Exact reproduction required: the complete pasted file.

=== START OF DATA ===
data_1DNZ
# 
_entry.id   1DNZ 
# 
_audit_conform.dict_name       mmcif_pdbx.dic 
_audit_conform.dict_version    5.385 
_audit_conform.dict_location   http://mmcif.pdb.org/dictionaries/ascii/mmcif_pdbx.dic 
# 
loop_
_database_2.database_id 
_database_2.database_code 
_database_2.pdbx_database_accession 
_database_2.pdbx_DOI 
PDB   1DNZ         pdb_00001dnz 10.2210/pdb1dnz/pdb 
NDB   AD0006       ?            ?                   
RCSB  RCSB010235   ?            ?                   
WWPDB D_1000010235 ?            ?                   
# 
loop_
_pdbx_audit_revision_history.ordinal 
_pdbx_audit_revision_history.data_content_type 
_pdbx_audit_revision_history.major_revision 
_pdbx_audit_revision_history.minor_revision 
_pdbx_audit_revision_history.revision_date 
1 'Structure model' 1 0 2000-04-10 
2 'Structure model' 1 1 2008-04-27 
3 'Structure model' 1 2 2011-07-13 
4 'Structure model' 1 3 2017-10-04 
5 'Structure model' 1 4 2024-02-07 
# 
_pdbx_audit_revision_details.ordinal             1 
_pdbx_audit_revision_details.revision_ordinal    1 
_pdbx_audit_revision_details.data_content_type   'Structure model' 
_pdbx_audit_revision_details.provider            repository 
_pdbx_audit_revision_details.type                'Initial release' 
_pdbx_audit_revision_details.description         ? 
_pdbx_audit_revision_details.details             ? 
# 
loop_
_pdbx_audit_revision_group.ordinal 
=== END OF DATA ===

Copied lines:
data_1DNZ
# 
_entry.id   1DNZ 
# 
_audit_conform.dict_name       mmcif_pdbx.dic 
_audit_conform.dict_version    5.385 
_audit_conform.dict_location   http://mmcif.pdb.org/dictionaries/ascii/mmcif_pdbx.dic 
# 
loop_
_database_2.database_id 
_database_2.database_code 
_database_2.pdbx_database_accession 
_database_2.pdbx_DOI 
PDB   1DNZ         pdb_00001dnz 10.2210/pdb1dnz/pdb 
NDB   AD0006       ?            ?                   
RCSB  RCSB010235   ?            ?                   
WWPDB D_1000010235 ?            ?                   
# 
loop_
_pdbx_audit_revision_history.ordinal 
_pdbx_audit_revision_history.data_content_type 
_pdbx_audit_revision_history.major_revision 
_pdbx_audit_revision_history.minor_revision 
_pdbx_audit_revision_history.revision_date 
1 'Structure model' 1 0 2000-04-10 
2 'Structure model' 1 1 2008-04-27 
3 'Structure model' 1 2 2011-07-13 
4 'Structure model' 1 3 2017-10-04 
5 'Structure model' 1 4 2024-02-07 
# 
_pdbx_audit_revision_details.ordinal             1 
_pdbx_audit_revision_details.revision_ordinal    1 
_pdbx_audit_revision_details.data_content_type   'Structure model' 
_pdbx_audit_revision_details.provider            repository 
_pdbx_audit_revision_details.type                'Initial release' 
_pdbx_audit_revision_details.description         ? 
_pdbx_audit_revision_details.details             ? 
# 
loop_
_pdbx_audit_revision_group.ordinal 